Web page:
We work together to restore the mauri of Te Hoiere land, waters, and coast which flourish, along with peoples’ wellbeing and livelihoods.

Te Hoiere/Pelorus Project progresses towards realising community aspirations:

Oranga Ngahere | Native biodiversity flourishes

Te Hoiere/Pelorus forests ring with birdsong. Native plants, birds, bats, snails, and insects flourish. In rivers, streams, estuaries, and inlets, taonga populations are abundant and self-sustaining. Ecosystems are healthy and well-connected providing vital ecological pathways and resilience.

Oranga Wai | Freshwater sustains life

Freshwater is clean and clear, sustaining aquatic life, wildlife and the people that rely on it. Flows preserve and support healthy ecological function through seasonal and annual variations. The changing climate is considered in decision making, to ensure water use does not impede the environment’s resilience.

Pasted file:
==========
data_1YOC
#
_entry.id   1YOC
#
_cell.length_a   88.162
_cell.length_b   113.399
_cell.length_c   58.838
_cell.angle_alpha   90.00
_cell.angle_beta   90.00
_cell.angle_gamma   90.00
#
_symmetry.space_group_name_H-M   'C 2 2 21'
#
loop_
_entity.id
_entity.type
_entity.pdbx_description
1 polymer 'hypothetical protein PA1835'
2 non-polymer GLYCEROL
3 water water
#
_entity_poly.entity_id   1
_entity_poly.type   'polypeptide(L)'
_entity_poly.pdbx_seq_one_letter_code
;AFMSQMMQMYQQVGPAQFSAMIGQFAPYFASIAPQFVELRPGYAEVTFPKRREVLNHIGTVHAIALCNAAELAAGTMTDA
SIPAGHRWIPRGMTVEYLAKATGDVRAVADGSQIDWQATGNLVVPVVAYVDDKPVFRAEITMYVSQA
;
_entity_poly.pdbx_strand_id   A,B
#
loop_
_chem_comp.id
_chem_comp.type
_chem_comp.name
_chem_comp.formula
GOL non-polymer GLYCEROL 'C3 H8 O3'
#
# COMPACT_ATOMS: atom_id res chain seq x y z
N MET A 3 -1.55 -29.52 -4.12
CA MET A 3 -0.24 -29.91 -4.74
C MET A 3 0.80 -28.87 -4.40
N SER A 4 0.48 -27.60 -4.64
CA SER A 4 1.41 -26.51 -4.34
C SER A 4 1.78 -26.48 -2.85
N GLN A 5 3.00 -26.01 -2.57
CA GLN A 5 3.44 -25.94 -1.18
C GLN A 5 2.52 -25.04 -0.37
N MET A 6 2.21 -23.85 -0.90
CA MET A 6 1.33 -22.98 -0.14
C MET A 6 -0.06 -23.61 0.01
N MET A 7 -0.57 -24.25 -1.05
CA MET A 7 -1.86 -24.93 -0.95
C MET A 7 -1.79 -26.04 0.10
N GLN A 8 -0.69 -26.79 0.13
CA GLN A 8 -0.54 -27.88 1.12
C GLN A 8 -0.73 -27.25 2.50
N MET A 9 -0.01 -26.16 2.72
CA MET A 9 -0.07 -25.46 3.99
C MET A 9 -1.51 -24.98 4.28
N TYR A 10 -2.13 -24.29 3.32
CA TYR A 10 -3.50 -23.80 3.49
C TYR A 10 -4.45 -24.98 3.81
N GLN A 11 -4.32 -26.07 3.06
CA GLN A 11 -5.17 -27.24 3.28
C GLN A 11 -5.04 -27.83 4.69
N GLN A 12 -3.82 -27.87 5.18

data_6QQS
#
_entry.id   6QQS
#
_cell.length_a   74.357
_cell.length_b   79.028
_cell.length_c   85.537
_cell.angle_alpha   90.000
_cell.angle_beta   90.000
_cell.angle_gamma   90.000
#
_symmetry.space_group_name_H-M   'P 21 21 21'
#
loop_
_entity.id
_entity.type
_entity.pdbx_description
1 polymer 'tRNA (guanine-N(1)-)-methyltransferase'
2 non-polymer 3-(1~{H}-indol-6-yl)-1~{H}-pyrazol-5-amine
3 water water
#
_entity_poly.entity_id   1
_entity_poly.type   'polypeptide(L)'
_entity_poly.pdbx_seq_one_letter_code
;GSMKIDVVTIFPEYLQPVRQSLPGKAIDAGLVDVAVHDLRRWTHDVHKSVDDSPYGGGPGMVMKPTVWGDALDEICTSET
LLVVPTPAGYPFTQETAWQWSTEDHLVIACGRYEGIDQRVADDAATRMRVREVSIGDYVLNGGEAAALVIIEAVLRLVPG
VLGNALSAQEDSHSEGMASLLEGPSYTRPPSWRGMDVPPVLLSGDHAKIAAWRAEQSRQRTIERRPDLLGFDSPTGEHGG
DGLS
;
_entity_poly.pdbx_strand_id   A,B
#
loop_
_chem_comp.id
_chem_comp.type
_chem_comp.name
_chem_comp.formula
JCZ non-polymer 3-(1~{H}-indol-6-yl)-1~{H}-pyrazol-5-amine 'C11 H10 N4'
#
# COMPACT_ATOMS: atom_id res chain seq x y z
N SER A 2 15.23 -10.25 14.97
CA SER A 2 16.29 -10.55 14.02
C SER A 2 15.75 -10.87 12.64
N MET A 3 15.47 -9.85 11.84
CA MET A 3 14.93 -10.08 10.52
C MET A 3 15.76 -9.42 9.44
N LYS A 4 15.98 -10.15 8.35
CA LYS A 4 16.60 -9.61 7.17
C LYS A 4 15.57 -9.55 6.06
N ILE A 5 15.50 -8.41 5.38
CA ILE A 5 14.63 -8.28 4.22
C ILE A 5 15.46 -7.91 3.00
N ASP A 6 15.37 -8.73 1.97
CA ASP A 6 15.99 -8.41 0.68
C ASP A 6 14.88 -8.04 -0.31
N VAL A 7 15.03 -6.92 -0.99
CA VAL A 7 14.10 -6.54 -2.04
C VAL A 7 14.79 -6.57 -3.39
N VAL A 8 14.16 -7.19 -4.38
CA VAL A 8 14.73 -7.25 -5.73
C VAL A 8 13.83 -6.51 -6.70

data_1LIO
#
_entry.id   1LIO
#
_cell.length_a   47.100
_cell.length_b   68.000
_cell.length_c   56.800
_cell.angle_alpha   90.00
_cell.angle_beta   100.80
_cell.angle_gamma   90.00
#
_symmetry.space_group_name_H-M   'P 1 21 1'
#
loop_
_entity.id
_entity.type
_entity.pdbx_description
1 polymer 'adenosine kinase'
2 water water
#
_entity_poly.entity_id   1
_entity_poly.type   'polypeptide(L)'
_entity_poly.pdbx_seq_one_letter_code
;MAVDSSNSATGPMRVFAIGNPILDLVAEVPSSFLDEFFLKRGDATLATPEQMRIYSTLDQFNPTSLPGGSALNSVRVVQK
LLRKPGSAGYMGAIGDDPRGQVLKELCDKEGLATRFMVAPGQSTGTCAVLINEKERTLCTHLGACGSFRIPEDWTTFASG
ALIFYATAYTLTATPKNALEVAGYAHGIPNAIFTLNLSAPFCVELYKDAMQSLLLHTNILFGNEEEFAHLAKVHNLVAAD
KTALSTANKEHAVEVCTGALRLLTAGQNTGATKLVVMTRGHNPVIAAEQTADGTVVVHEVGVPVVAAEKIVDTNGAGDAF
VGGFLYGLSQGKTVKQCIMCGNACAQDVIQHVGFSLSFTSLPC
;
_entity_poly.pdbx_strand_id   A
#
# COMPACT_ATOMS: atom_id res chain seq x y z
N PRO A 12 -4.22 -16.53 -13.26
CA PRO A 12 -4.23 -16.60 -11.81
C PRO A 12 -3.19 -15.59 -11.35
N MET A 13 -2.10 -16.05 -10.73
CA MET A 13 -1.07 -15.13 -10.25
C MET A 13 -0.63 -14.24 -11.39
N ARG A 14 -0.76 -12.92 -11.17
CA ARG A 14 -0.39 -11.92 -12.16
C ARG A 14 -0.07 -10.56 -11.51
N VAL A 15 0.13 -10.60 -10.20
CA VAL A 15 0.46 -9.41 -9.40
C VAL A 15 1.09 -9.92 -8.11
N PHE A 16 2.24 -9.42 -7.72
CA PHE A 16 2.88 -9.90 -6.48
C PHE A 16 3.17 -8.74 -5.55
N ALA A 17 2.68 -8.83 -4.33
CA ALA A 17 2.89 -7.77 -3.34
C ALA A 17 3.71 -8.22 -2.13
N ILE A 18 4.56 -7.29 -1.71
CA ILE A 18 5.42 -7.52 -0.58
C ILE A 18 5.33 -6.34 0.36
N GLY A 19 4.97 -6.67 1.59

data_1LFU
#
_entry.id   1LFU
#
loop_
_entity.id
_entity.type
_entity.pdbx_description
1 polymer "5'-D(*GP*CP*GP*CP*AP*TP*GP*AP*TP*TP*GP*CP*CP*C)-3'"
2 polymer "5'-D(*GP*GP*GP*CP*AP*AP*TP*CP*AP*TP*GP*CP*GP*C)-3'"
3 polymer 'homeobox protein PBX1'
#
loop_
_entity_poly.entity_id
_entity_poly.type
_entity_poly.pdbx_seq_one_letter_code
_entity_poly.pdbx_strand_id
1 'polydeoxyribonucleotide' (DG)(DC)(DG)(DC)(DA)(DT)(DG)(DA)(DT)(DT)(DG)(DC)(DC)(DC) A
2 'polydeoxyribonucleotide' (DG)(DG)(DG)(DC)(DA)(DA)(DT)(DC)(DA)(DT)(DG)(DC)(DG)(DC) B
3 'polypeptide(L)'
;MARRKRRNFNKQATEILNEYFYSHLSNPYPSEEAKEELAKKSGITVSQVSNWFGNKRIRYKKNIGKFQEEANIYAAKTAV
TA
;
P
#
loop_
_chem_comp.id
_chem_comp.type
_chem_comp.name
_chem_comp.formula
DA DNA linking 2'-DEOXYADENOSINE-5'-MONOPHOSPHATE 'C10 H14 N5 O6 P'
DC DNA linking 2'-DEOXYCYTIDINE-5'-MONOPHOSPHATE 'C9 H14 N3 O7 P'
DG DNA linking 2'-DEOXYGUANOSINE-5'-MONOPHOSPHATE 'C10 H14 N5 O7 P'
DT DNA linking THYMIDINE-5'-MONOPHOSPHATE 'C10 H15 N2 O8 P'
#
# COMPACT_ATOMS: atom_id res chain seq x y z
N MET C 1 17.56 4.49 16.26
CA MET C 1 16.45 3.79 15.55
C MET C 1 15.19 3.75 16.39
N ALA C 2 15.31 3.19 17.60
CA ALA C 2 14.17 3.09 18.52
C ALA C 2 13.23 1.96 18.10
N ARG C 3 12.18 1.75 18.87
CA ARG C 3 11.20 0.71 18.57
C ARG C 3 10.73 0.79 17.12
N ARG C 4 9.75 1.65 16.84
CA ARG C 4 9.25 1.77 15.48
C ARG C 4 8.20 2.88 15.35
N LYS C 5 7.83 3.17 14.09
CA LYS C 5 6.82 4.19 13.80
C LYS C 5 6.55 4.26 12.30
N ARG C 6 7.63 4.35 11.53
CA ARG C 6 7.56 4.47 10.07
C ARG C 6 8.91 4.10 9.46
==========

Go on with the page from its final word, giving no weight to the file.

Oranga Arawai | Waterways are healthy and resilient

Community and industry-led action minimises sediment, nutrient and bacteria loading to levels that allow natural sustainable functioning of the estuary, contributing rivers and streams. The potential for upstream human activities to have downstream impacts is recognised, acknowledged, and effectively managed. The receiving coastal marine areas of the Marlborough Sounds supports and sustains an abundance of life.

Oranga Whenua | Landscape character is preserved